Editors note: The author was born and raised in Argentina and returns each year to visit.
After getting on the train in Constitucion, Buenos Aires, I make myself comfortable to watch a reality that has not changed. A woman carries a sleeping baby and hands out a piece of paper where we read she needs money to feed her children. Begging has been part of the national landscape for decades, and it is not rare to watch unattended kids distributing stamps and asking for money in return. Giving these kids money has always entailed a moral dilemma because, most likely, they are sent by adults who exploit them. Giving them money means perpetuating this exploitation. These kids are forced to face all the dangers of the street. Many of them escaped from homes where they felt unsafe.
The argentine government takes pride in the Universal Assignment (allowance) per child. According to a bill created in 2009 by President Cristina Kirchner the system ensures that all unemployed women or those making less than the minimum salary get a specific amount of money every month for each kid they have. The only requirements to obtain this allowance are to show proof of vaccinations and school attendance. The adult responsible for the kid gets 270 pesos per month (67 dollars) for each child. In May 2011, five months before Cristina Kirchner’s re-election, the regulations were changed so that women started receiving the allowance when they were twelve weeks pregnant.
This system, however, has many pitfalls.
There is no monitoring to ensure that the money is invested in the children who are supposed to receive the benefit. There are no social workers to ensure that these kids are growing in a safe environment. Cases of neglect and domestic violence may be overlooked. If, for example, a kid is born to parents who are drug-addicts there is no guarantee that the money will be used for the child’s well-being.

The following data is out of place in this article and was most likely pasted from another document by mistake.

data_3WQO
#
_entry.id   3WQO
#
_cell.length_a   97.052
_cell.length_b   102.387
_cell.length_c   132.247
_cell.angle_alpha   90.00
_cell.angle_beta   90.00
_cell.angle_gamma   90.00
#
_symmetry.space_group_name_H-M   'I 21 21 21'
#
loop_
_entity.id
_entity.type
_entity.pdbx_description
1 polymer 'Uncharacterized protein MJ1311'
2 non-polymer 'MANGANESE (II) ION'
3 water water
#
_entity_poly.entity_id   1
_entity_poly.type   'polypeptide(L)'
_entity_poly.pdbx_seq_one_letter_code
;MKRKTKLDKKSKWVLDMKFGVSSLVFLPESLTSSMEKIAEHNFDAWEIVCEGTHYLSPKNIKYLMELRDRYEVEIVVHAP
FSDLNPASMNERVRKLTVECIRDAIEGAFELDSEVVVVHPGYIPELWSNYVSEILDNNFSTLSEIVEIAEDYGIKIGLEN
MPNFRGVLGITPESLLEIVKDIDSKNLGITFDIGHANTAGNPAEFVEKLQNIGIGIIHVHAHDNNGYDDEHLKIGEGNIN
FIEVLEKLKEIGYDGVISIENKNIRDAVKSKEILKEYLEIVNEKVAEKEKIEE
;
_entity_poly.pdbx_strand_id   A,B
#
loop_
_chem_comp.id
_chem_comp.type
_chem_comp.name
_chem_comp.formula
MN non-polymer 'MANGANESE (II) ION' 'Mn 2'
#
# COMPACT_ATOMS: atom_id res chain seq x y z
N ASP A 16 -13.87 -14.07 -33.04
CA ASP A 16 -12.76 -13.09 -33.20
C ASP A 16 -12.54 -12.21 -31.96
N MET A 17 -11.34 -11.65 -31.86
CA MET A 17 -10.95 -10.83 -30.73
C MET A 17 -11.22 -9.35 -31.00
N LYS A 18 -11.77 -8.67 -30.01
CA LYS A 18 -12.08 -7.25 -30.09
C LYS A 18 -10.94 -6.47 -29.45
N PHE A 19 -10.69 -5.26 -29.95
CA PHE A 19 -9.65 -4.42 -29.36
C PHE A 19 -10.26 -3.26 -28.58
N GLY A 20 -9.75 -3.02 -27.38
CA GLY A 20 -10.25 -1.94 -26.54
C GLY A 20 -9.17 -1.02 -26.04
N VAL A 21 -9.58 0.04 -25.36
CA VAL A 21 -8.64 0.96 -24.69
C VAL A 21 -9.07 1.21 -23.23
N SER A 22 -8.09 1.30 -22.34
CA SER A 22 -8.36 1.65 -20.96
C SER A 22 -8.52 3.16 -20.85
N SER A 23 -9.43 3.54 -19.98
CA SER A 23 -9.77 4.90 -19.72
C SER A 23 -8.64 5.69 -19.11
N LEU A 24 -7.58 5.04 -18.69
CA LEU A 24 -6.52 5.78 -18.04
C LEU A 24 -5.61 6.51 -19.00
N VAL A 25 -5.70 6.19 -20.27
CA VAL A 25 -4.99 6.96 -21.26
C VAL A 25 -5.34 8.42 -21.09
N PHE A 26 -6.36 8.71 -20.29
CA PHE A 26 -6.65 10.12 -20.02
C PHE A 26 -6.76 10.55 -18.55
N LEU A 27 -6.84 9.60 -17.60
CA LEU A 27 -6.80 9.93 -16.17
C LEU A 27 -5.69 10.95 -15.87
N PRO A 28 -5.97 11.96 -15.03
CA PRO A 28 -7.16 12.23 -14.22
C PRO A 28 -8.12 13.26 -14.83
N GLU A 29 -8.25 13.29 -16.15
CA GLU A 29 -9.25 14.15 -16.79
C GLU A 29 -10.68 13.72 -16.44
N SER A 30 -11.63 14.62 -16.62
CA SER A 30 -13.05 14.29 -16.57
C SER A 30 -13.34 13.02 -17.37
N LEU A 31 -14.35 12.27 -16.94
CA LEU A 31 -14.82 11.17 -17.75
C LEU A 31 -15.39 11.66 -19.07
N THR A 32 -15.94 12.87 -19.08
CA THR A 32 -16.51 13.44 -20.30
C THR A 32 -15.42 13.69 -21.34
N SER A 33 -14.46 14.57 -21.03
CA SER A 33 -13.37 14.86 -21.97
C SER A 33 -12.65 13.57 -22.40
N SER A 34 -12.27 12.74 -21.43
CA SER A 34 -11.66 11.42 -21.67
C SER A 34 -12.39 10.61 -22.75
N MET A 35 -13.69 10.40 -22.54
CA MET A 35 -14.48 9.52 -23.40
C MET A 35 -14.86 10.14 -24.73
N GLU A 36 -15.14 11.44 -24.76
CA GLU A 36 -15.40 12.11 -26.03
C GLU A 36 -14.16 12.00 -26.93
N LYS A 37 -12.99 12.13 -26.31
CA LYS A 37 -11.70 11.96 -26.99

Many indigenous communities in Salta and Jujuy have no access to food, so increasing the family income does not fix their nutritional deficiencies. The allowance is unlikely to keep up with the inflation rate, so it is not a feasible plan in the long-term. Bear in mind that the president of Argentina increased her salary one-hundred percent over the last two years.
The system conveys the message that only women who have kids will be assisted by the government, spreading the notion that they must reproduce in order to get help.
Getting a monthly allowance for every child is a short-term solution and may perpetuate the problems that should be eradicated: unemployment, poverty, lack of education and birth control. The more children these families have, the more money they will be able to receive from the government. The benefit is assigned for up to a number of five kids per family.
According to a recent study by the Observatory of Basic Education that surveyed 550 schools and interviewed 571 principals and 951 teachers, there is no positive impact on school attendance. The requirement of attendance did not prevent the principals from signing the paperwork needed to obtain the benefits. In other words, not attending school did not prevent them from getting the allowance. Hence, the Universal Assignment may have helped President Kirchner to win the elections, but it is not having a meaningful effect on the education of these kids. For details on this study, you can visit their website.
Allowances should be attached to attainable responsibilities by those who receive it. There are ways of dealing with poverty that can have long-term effects such as providing training programs and workshops to help people get better job opportunities, guiding parents to find jobs, allocating them to employers after appropriate screenings for drugs and alcohol, providing small loans to start small business and fostering partnerships with organizations and institutions. The main goal of these plans should be to achieve independence and self-sufficiency. If cases of drug addiction are identified, programs of rehabilitation should be strongly encouraged. Classes on birth control and peaceful resolution of conflicts may help people make responsible decisions. By giving away money the government feeds a “culture of begging”. It is necessary to help people help themselves and each other. As the saying goes, “Give a man a fish and you feed him for a day; teach him to fish and you feed him for a lifetime.”
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